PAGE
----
Clinical Trials Fact SheetPosted:
Whatis a Clinical Trial?
Clinical trials are research studies designed to evaluate whether a new treatment or procedure is safe and effective compared to the current standard of care. The knowledge gained through cancer clinical trial research has helped scientists and doctors develop new ways to slow, halt, cure and prevent cancer. However, of the 1.3 million people who will be diagnosed with cancer this year, only 3 to 5 percent will participate in cancer clinical trials.
Progress Through Cancer Clinical Trials
Virtually every cancer treatment available today is the direct result of clinical research. Thanks in large part to the knowledge gained through clinical trials, today two-thirds of cancer patients survive at least five years after diagnosis, compared with half in the 1970s.2 Advances identified through clinical trials include:
- Cancer screening techniques, such as mammography, Pap tests and colonoscopy, which help increase early detection rates and reduce cancer incidence and mortality
- Chemotherapy after surgery (adjuvant chemotherapy), which can increase survival for a number of cancers, including breast and lung cancer
- Targeted therapies, which allow doctors to target the genetic and molecular defects that make a cell cancerous, while minimizing toxicity to healthy cells
- Cancer vaccines and "chemoprevention" drugs, which can reduce the risk of ever developing cancer
- Gene profiling, which can yield important insights into which patients will respond to specific cancer treatments
- New insights into the long-term health of cancer survivors, who are at greater risk of heart problems, second cancers and other health issues
Benefits of Cancer Clinical Trials
Approximately 50,000 people with cancer participate in clinical trials each year in the U.S. Benefits of participation include:
- Access to promising new treatments that may be better than the current standard of care
- Access to high-quality expert medical care at leading cancer treatment and research facilities
- Opportunity to participate in efforts to find more effective cancer treatment options for trial participants and others facing the disease
PatientSafety in Cancer Clinical Trials
Patient safety is the highest priority in clinical trials. Cancer clinical trials are conducted under rigorous scientific and ethical safeguards, with participants receiving either the best medical treatment available or a new treatment that may be superior to the current standard of care. In addition to regulation by federal agencies, other safeguards are in place to ensure patient safety including:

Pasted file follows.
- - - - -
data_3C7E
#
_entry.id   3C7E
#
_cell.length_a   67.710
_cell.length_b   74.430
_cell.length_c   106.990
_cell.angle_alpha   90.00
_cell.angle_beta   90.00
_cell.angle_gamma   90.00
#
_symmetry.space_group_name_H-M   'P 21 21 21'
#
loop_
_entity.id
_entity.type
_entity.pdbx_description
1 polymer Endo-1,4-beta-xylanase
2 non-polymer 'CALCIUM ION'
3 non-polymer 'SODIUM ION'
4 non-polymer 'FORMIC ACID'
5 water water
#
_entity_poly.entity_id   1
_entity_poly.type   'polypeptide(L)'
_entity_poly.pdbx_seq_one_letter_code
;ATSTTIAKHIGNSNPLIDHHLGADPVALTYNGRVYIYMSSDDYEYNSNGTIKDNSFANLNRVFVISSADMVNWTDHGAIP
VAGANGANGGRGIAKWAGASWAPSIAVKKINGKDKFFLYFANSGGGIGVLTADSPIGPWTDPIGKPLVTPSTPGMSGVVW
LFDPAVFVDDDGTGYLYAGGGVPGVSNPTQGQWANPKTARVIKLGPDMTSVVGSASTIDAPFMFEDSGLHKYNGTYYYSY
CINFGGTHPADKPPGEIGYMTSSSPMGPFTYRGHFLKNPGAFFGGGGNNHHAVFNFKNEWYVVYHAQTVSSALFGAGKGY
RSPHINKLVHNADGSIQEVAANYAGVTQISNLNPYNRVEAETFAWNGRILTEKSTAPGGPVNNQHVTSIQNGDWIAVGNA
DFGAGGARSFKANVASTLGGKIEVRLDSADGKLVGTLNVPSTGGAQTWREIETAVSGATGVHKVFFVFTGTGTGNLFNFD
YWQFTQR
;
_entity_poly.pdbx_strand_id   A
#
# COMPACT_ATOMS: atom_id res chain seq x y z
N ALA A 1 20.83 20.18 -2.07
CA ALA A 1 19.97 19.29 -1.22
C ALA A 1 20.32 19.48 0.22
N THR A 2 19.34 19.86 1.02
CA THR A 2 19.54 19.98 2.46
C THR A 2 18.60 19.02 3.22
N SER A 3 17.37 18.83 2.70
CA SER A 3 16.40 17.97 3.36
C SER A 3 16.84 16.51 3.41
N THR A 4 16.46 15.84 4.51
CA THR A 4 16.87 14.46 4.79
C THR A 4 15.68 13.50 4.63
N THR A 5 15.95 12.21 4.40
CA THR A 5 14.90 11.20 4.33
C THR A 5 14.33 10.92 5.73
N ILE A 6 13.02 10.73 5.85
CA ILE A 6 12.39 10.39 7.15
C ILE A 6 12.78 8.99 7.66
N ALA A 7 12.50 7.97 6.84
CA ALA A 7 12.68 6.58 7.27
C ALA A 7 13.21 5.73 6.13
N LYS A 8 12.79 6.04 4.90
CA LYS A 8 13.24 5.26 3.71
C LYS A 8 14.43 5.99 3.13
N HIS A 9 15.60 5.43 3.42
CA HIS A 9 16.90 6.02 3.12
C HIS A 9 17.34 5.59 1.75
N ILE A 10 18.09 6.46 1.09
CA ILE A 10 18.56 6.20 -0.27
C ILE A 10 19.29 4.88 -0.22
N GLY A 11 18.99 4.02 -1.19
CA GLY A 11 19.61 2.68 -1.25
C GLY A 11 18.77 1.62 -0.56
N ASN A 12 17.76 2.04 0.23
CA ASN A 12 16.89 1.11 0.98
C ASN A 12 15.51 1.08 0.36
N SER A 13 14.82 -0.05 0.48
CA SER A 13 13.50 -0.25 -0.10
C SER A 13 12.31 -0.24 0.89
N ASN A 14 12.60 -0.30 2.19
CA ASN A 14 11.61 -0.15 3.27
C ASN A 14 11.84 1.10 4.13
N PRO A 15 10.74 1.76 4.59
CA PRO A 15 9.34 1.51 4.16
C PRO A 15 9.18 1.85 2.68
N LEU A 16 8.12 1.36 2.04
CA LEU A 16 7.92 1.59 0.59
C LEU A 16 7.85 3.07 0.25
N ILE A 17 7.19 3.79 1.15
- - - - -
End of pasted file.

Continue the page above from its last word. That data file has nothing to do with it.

Institutional Review Board (IRB): An independent committee of doctors, statisticians and community representatives who are responsible for ensuring that a clinical trial is ethical and that the rights and well-being of study participants are protected.
Data Safety and Monitoring Board (DSMB): A group of doctors, medical ethicists, statisticians and other health professionals who are responsible for monitoring the clinical trial for safety and scientific relevance during the course of the research.
Informed Consent: A process by which researchers ensure that every person who participates in a clinical trial understands both the potential risks and benefits. Participants are provided with written information on all aspects of the clinical trial, and may elect to stop participating at any time.More Information on Cancer Clinical Trials
People Living With Cancer (www.plwc.org)
People Living With Cancer, the patient information website of the American Society of Clinical Oncology (ASCO), provides information on more than 120 types of cancer and cancer-related syndromes, clinical trials, coping, side effects, a database to locate an oncologist, patient support organizations and information in Spanish.
This site provides a list of government-sponsored clinical trials.
National Cancer Institute (www.cancer.gov)
This site provides information on both open and closed cancer clinical trials that are funded by the government, pharmaceutical companies and some international organizations.
This is the website of the Coalition of Cancer Cooperative Groups, a network of clinical cancer research institutions. The site features a search tool to locate clinical trials.
This site offers a list of institutional review board (IRB)-approved clinical trials for cancer and other diseases.
1. Coalition of Cancer Cooperative Groups, About Clinical Trials: ABCs of Clinical Trials.
2. National Cancer Institute (NCI), The Nation's Progress in Cancer Research: An Annual Report for 2003.